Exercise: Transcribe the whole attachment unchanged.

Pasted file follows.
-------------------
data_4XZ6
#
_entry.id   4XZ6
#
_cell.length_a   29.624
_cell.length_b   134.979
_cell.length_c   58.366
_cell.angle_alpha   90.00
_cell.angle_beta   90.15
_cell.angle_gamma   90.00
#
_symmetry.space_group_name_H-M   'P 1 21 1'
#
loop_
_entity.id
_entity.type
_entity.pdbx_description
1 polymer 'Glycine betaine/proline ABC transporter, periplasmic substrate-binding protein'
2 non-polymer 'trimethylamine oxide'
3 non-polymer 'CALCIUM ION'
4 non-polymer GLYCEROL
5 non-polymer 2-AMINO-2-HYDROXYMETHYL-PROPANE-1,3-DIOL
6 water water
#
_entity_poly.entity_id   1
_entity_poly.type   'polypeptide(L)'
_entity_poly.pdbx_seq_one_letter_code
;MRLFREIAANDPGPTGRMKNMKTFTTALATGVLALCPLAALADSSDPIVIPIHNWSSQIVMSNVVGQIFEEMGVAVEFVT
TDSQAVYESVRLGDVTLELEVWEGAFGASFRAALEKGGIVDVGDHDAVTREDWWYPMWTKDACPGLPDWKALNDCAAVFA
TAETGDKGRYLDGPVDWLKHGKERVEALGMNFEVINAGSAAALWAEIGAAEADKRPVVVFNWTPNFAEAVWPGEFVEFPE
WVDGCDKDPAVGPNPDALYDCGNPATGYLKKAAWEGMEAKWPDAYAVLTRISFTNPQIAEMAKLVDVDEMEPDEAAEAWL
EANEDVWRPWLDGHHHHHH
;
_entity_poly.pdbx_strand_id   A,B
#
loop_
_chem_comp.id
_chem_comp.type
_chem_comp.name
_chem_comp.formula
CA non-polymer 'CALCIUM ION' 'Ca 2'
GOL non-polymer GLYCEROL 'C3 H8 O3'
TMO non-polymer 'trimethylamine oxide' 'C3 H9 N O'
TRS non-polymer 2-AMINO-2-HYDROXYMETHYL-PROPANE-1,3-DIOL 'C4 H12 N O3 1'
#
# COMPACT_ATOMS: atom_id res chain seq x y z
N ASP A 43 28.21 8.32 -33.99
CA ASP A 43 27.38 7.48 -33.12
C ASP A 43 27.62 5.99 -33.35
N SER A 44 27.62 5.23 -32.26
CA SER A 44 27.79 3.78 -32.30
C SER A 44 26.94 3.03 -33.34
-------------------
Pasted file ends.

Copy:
data_4XZ6
#
_entry.id   4XZ6
#
_cell.length_a   29.624
_cell.length_b   134.979
_cell.length_c   58.366
_cell.angle_alpha   90.00
_cell.angle_beta   90.15
_cell.angle_gamma   90.00
#
_symmetry.space_group_name_H-M   'P 1 21 1'
#
loop_
_entity.id
_entity.type
_entity.pdbx_description
1 polymer 'Glycine betaine/proline ABC transporter, periplasmic substrate-binding protein'
2 non-polymer 'trimethylamine oxide'
3 non-polymer 'CALCIUM ION'
4 non-polymer GLYCEROL
5 non-polymer 2-AMINO-2-HYDROXYMETHYL-PROPANE-1,3-DIOL
6 water water
#
_entity_poly.entity_id   1
_entity_poly.type   'polypeptide(L)'
_entity_poly.pdbx_seq_one_letter_code
;MRLFREIAANDPGPTGRMKNMKTFTTALATGVLALCPLAALADSSDPIVIPIHNWSSQIVMSNVVGQIFEEMGVAVEFVT
TDSQAVYESVRLGDVTLELEVWEGAFGASFRAALEKGGIVDVGDHDAVTREDWWYPMWTKDACPGLPDWKALNDCAAVFA
TAETGDKGRYLDGPVDWLKHGKERVEALGMNFEVINAGSAAALWAEIGAAEADKRPVVVFNWTPNFAEAVWPGEFVEFPE
WVDGCDKDPAVGPNPDALYDCGNPATGYLKKAAWEGMEAKWPDAYAVLTRISFTNPQIAEMAKLVDVDEMEPDEAAEAWL
EANEDVWRPWLDGHHHHHH
;
_entity_poly.pdbx_strand_id   A,B
#
loop_
_chem_comp.id
_chem_comp.type
_chem_comp.name
_chem_comp.formula
CA non-polymer 'CALCIUM ION' 'Ca 2'
GOL non-polymer GLYCEROL 'C3 H8 O3'
TMO non-polymer 'trimethylamine oxide' 'C3 H9 N O'
TRS non-polymer 2-AMINO-2-HYDROXYMETHYL-PROPANE-1,3-DIOL 'C4 H12 N O3 1'
#
# COMPACT_ATOMS: atom_id res chain seq x y z
N ASP A 43 28.21 8.32 -33.99
CA ASP A 43 27.38 7.48 -33.12
C ASP A 43 27.62 5.99 -33.35
N SER A 44 27.62 5.23 -32.26
CA SER A 44 27.79 3.78 -32.30
C SER A 44 26.94 3.03 -33.34